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Chemokine cooperativity is caused by competitive glycosaminoglycan binding. J Immunol 2014 Apr 15;192(8):3908-3914



Pubmed ID


Pubmed Central ID




Scopus ID

2-s2.0-84898636375 (requires institutional sign-in at Scopus site)   26 Citations


Chemokines comprise a family of secreted proteins that activate G protein-coupled chemokine receptors and thereby control the migration of leukocytes during inflammation or immune surveillance. The positional information required for such migratory behavior is governed by the binding of chemokines to membrane-tethered glycosaminoglycans (GAGs), which establishes a chemokine concentration gradient. An often observed but incompletely understood behavior of chemokines is the ability of unrelated chemokines to enhance the potency with which another chemokine subtype can activate its cognate receptor. This phenomenon has been demonstrated to occur between many chemokine combinations and across several model systems and has been dubbed chemokine cooperativity. In this study, we have used GAG binding-deficient chemokine mutants and cell-based functional (migration) assays to demonstrate that chemokine cooperativity is caused by competitive binding of chemokines to GAGs. This mechanistic explanation of chemokine cooperativity provides insight into chemokine gradient formation in the context of inflammation, in which multiple chemokines are secreted simultaneously.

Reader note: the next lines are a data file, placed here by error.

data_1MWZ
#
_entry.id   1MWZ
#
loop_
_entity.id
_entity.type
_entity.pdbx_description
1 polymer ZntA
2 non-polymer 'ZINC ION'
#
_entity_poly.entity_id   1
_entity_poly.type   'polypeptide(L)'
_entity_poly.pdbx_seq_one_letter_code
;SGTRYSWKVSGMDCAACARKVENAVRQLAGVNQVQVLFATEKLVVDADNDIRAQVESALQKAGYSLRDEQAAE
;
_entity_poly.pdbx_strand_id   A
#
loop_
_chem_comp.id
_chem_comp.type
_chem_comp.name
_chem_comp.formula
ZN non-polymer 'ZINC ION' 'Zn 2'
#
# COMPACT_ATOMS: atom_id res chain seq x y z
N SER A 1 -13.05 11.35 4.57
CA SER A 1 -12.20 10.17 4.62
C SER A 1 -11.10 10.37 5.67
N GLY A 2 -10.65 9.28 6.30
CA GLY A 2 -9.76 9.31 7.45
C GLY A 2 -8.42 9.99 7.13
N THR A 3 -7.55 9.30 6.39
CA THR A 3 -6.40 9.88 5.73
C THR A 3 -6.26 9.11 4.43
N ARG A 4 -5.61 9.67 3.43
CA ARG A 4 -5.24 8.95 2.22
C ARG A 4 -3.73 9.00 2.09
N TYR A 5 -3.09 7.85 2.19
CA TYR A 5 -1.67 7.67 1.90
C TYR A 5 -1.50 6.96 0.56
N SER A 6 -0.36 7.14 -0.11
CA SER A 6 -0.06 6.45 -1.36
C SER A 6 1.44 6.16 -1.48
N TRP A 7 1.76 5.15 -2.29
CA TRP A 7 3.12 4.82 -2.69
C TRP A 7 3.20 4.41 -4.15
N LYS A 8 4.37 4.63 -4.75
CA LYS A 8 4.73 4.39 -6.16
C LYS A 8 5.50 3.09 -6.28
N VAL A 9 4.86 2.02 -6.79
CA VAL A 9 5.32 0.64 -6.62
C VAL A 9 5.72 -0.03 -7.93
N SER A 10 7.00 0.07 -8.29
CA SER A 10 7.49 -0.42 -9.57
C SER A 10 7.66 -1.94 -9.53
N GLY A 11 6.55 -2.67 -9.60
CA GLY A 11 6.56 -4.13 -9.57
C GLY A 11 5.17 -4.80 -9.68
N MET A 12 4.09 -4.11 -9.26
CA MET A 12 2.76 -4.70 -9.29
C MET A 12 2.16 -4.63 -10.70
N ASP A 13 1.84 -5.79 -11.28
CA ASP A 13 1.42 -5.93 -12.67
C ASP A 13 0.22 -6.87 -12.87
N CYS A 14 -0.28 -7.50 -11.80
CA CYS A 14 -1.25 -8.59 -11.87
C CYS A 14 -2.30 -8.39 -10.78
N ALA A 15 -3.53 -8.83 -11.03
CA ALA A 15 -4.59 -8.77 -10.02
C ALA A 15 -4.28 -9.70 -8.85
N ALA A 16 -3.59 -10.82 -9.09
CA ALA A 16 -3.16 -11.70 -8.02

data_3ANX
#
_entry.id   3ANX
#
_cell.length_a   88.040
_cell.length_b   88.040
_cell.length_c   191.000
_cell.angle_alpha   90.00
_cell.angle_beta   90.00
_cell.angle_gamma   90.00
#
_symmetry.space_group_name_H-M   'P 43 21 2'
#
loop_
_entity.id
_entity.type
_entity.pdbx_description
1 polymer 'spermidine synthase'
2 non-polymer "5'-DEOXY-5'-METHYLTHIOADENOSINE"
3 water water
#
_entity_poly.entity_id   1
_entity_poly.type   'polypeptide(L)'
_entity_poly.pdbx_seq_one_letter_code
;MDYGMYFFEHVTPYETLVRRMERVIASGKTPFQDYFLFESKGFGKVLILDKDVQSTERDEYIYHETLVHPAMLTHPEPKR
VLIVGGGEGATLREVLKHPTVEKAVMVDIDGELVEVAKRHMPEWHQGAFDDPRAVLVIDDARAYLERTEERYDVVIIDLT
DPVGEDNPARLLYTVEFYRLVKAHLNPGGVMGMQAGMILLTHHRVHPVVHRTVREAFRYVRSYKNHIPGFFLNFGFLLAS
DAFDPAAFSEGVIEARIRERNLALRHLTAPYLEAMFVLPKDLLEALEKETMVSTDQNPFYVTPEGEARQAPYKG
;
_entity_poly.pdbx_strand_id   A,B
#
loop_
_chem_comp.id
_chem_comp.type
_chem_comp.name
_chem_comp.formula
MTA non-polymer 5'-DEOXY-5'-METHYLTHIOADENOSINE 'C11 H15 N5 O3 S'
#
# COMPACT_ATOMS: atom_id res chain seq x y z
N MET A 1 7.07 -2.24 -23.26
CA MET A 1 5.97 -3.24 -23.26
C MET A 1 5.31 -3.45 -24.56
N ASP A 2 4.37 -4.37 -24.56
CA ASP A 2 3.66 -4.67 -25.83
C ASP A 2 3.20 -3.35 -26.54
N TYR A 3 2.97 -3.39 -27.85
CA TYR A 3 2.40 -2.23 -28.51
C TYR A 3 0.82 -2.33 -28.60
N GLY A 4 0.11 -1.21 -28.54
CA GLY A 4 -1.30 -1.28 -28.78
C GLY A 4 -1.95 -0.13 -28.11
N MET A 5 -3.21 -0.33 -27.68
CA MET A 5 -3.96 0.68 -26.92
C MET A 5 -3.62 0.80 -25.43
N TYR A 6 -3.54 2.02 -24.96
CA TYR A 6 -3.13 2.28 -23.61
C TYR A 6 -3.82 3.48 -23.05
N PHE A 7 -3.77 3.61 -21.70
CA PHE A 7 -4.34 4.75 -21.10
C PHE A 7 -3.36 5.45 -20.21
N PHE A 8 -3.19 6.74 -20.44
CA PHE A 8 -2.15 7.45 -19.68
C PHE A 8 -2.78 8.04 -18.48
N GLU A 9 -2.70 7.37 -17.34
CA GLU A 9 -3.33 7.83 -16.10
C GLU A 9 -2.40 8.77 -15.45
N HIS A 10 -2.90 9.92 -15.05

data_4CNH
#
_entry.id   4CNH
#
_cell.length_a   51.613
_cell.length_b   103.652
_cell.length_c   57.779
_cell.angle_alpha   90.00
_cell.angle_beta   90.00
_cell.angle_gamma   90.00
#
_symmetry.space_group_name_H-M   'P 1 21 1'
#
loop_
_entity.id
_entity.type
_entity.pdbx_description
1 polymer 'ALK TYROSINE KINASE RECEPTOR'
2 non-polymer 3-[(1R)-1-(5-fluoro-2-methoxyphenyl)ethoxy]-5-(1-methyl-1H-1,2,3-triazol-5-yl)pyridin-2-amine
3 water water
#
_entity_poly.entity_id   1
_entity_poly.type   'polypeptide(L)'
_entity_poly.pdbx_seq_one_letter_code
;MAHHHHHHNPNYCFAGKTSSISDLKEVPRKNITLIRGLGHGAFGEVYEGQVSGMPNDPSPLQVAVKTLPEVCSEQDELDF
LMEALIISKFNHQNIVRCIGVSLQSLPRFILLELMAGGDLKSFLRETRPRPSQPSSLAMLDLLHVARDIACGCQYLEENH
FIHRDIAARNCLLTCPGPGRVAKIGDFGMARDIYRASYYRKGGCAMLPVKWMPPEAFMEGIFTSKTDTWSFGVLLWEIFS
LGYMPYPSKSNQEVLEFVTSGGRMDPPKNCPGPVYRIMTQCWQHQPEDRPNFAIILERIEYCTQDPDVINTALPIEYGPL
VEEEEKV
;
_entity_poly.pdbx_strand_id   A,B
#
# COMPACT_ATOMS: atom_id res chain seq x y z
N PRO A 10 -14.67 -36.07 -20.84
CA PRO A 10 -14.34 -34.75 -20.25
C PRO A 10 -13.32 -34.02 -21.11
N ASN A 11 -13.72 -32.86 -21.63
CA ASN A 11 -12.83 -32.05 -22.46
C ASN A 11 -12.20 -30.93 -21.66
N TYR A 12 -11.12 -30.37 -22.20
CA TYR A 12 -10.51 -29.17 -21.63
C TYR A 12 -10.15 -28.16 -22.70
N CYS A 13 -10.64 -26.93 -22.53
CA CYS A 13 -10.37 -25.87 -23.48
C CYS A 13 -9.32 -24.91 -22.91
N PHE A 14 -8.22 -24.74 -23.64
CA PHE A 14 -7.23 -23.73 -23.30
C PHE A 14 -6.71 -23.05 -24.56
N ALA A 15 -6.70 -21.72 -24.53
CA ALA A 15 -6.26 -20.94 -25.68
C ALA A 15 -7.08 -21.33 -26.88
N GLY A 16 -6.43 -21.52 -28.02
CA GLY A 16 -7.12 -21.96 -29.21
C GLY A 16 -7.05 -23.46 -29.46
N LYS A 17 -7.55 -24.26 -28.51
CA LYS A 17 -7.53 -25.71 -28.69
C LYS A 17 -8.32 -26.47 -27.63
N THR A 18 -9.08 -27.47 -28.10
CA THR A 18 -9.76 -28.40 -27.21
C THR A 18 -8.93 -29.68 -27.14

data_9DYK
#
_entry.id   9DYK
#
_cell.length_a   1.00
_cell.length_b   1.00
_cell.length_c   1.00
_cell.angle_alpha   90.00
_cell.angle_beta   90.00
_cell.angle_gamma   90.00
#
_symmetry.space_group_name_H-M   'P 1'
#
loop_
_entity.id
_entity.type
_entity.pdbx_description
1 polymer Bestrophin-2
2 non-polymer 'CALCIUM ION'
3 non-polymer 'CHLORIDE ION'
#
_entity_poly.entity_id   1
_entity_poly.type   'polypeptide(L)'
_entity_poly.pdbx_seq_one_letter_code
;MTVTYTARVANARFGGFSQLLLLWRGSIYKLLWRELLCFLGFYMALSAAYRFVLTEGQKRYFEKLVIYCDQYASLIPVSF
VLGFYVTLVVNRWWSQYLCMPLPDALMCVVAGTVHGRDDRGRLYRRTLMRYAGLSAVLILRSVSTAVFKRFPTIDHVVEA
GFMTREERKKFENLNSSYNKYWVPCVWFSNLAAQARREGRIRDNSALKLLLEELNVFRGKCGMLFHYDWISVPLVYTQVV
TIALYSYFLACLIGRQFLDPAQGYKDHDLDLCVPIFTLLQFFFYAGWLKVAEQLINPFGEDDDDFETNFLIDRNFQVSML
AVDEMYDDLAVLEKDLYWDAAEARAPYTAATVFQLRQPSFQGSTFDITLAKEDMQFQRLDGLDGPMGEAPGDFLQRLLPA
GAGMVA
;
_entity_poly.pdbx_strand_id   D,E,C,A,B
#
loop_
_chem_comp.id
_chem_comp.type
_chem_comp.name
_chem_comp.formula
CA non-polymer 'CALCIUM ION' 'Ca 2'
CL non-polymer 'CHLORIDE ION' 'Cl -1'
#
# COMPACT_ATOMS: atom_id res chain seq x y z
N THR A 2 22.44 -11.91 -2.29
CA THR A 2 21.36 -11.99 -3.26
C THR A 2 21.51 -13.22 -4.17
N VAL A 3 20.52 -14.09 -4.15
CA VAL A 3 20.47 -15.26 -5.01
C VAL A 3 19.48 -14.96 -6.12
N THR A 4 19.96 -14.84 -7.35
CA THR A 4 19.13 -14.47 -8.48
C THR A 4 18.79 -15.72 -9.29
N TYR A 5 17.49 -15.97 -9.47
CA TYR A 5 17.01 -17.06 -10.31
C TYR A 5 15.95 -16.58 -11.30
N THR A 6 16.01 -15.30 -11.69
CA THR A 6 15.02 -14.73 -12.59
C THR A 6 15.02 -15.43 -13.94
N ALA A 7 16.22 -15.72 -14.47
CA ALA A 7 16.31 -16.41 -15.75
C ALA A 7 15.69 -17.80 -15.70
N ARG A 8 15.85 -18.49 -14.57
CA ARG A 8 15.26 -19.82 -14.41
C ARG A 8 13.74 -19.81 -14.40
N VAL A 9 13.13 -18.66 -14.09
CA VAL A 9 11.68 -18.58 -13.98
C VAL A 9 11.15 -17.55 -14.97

Author List

Verkaar F, van Offenbeek J, van der Lee MMC, van Lith LHCJ, Watts AO, Rops ALWMM, Aguilar DC, Ziarek JJ, van der Vlag J, Handel TM, Volkman BF, Proudfoot AEI, Vischer HF, Zaman GJR, Smit MJ


Brian F. Volkman PhD Professor in the Biochemistry department at Medical College of Wisconsin

MESH terms used to index this publication - Major topics in bold

Binding, Competitive
CHO Cells
Chemokine CCL19
Chemokine CCL21
Chemokine CXCL13
Models, Biological
Protein Binding
Protein Multimerization
Receptors, Chemokine